“Our Lady of Hope”
PONTMAIN, FRANCE (1871)
On January 17, 1871, Eugene Barbadette (12) and brother, Joseph (10) heard the priest pray through Blessed Mary at Mass for mercy to come to the area. Paris was already besieged by Prussian forces, and war-torn France was in complete disarray. The little town of Laval nearby would be the next to fall to the invading Prussians.
That wintry night, looking outside the family’s barn at 6:00 p.m., Eugene noticed in the cold starry night that a section of the sky was without stars. Suddenly, in that very area, a young woman of 18 years old appeared to be hovering in the sky and smiling down at him. She was strikingly beautiful and wearing a dark blue dress covered with stars and a black veil with a golden crown on top. He gasped a yell of surprise, and brother, Joseph came to him and stared up at the apparition as well. Their parents then came to see what was going on but could not see what the boys continued to marvel at. The mother boxed their ears, scolded them, and then forced them to come in and eat dinner.
They ate hastily, rushed back outside, and again saw the beautiful lady in the sky. Joseph records the details later in his writings as follows:
“In the air above Augustin Guidecoq’s house, I saw a woman of extraordinary beauty. She appeared to be young, about 18-20 years of age and tall of stature. She was clad in a garment of deep blue. When we were told to describe exactly the shade of blue, we could only do so by comparing it to balls of indigo such as laundresses use for rinsing linen. Her dress was covered with golden stars, pentagonal in form, all of the same size and brilliant, but without emitting rays. They were not very numerous and seemed scattered over the blue without regard to method. The blue garment was ample, showing certain strongly marked folds, and without girdle or compression of any kind from the neck to the feet. The sleeves were ample and long, falling over the hands.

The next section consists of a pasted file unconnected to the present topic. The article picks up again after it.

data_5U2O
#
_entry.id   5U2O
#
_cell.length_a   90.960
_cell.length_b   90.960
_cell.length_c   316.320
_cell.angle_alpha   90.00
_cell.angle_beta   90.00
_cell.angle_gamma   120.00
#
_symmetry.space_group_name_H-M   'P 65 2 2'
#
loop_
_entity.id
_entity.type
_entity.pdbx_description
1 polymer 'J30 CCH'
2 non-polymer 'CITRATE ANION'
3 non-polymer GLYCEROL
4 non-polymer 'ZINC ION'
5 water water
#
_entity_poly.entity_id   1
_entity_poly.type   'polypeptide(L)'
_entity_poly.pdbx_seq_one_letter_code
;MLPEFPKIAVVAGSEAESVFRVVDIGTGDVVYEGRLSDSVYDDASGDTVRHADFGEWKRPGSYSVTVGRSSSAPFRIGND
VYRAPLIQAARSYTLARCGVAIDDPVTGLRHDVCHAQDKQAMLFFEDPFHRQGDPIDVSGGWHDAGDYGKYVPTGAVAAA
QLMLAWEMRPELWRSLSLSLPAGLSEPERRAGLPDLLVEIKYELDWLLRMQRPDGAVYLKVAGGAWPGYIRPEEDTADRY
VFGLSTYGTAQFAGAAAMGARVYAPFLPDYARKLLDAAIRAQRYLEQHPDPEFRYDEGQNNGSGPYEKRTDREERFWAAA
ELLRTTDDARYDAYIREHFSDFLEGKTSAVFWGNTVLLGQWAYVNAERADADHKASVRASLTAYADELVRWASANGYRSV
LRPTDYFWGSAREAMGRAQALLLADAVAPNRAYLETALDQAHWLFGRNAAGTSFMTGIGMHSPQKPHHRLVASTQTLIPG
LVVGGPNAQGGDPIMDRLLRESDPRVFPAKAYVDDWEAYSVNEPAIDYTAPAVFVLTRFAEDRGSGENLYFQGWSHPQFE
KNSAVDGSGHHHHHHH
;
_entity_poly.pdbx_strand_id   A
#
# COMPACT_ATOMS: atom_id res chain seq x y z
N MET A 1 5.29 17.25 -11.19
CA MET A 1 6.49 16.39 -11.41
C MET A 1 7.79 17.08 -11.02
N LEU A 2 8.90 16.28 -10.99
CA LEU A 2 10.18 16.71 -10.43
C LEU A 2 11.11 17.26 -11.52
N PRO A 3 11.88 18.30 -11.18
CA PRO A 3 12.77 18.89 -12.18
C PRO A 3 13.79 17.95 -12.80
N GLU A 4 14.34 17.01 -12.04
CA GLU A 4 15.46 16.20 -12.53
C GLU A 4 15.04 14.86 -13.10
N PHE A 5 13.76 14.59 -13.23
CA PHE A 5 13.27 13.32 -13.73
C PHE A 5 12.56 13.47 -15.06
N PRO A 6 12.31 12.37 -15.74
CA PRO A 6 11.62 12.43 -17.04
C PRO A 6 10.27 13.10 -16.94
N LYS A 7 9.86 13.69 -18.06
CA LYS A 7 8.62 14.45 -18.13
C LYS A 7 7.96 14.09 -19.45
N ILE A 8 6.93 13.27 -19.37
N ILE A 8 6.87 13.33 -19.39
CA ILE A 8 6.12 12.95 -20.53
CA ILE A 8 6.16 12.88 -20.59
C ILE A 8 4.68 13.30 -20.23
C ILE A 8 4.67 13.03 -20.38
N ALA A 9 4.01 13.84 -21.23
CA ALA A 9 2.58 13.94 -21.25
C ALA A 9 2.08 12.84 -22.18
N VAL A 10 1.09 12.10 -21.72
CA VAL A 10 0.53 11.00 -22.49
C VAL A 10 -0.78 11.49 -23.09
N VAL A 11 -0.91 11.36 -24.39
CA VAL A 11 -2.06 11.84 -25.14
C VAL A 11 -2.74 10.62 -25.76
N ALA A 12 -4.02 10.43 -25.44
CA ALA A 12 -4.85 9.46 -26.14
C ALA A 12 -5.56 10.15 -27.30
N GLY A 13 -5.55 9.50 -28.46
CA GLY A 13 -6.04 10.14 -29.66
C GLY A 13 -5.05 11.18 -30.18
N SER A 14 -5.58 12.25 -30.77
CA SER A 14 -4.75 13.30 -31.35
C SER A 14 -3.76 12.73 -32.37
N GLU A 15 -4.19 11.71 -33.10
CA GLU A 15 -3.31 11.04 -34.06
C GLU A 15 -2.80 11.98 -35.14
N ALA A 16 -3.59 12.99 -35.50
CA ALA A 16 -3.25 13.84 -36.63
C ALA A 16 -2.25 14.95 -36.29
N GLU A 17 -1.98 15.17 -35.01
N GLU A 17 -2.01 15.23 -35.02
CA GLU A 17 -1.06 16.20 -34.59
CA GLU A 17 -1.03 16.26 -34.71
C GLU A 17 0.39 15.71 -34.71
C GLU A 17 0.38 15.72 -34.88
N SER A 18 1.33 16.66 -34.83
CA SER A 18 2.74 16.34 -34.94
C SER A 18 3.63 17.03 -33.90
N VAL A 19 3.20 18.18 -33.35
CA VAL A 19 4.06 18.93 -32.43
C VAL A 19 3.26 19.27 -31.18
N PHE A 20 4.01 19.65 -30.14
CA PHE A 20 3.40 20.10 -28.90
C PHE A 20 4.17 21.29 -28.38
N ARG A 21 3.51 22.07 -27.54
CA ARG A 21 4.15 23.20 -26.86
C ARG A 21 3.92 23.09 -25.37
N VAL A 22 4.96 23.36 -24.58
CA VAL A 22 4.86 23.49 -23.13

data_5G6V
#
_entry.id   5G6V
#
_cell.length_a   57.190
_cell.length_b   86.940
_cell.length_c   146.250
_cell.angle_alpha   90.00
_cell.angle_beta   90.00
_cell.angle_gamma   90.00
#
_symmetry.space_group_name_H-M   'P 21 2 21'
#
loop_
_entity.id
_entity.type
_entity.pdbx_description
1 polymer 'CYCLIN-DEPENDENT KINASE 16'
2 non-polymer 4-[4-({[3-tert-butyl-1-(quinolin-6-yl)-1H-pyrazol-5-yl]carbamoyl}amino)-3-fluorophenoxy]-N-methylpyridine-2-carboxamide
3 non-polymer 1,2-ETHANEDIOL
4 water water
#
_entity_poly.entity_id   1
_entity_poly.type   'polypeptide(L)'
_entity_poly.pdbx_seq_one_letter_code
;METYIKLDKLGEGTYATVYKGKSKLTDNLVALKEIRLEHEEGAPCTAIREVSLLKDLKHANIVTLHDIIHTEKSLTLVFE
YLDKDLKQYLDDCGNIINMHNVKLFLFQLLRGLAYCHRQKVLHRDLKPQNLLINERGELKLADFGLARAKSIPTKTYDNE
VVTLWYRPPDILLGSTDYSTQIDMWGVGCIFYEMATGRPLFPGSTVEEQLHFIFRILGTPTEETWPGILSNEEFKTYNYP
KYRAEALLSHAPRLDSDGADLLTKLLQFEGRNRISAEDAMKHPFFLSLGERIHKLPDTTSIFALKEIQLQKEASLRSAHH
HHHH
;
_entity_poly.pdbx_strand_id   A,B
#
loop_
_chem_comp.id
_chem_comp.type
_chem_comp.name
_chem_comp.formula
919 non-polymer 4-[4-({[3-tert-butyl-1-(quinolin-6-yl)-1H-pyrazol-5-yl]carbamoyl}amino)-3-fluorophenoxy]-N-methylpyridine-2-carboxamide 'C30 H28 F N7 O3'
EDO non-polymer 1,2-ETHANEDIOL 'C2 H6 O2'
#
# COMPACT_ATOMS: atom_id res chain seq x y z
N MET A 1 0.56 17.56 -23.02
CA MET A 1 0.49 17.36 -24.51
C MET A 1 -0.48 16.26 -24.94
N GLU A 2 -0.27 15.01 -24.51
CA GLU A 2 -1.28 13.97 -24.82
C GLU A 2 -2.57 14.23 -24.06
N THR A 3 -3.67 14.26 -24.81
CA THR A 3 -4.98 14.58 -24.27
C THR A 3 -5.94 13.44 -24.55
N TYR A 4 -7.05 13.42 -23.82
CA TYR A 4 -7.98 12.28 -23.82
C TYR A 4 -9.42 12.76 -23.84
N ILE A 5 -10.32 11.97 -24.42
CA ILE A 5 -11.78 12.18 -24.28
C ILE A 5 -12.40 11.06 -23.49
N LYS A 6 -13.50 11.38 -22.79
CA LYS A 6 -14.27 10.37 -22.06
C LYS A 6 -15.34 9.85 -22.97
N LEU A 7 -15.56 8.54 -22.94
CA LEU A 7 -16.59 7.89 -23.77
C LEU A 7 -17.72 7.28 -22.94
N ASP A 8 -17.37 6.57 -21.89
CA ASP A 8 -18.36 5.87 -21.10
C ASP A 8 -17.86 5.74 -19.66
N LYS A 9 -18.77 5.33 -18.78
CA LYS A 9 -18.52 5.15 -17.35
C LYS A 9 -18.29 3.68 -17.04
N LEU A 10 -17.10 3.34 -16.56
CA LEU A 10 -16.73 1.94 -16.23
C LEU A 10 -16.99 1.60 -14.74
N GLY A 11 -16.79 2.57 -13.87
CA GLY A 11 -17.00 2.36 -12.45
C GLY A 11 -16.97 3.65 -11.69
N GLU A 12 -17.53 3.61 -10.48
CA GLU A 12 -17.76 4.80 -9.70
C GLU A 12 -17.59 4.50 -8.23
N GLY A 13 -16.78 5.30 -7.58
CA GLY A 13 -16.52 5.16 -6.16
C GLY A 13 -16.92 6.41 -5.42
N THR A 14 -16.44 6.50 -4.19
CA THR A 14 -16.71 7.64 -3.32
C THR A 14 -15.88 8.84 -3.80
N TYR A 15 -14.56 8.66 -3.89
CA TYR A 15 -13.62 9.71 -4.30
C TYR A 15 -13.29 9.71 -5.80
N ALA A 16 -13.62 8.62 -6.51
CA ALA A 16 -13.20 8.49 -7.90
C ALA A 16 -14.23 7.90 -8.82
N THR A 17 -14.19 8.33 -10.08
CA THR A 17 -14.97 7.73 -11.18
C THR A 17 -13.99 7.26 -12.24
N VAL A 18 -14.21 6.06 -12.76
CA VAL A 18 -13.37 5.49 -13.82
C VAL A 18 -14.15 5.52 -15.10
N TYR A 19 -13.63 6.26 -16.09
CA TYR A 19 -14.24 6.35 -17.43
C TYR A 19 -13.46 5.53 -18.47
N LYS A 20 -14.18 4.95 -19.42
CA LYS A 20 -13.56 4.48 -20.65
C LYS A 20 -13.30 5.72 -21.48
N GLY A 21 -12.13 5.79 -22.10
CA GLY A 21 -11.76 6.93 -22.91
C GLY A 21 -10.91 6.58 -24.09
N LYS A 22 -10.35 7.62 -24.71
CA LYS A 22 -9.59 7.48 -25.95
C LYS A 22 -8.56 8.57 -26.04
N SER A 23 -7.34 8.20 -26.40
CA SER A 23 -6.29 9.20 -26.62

On the feet, which the dress left uncovered, were chaussons (shoes), the same blue as the dress, and ornamented with golden bows. On the head was a black veil, half covering the forehead, concealing the hair and ears, and falling over the shoulders. Above this was a golden crown resembling a diadem, higher in front than elsewhere and widening out at the sides. A red line encircled the crown at about the middle. The hands were small and extended toward us as in the ‘miraculous medal’ but without emitting rays.
The face was slightly oval. To the freshness of youth was added exquisite delicacy of feature and of tint, the complexion being pale rather than otherwise. Smiles of ineffable sweetness played about the mouth. The eyes, of unutterable tenderness, were fixed on us. I give up further attempting to describe the beautiful figure of her who looked down upon us and smiled. Like a true mother, she seemed happier in looking at us than we in contemplating her.”
But when a local nun heard the startled mother’s story, she reminded her that Mary often comes to young children. Going on the theory that maybe only children could see Mary, she brought two young girls, Francoise Richer and Jeanne-Marie Lebosse (ages 9 and 11) from the convent school to the family’s farm. The nun made certain to not tell the young girls anything. Although not having heard what the two brothers had seen, the two young girls immediately began describing, excitedly, the exact same image of the Virgin Mary down to the last precise detail.
Clusters of people began to gather — within 20 minutes after this vision had begun — yet, none of the adults could see anything. Three more small children began pointing at the sky and describing the same apparition of Mary. Even a two-year old in her mother’s arms started clapping with joy, looking up into the sky, and holding out her arms as if wanting Our Blessed Mother to come pick her up. A total of about 60 villagers gathered before the barn and knelt in the snow to begin praying. Sister Mary Edward began leading the Rosary. The children reported that Our Lady smiled throughout the Rosary, appearing very much alive and showing the dazzling whiteness of her teeth.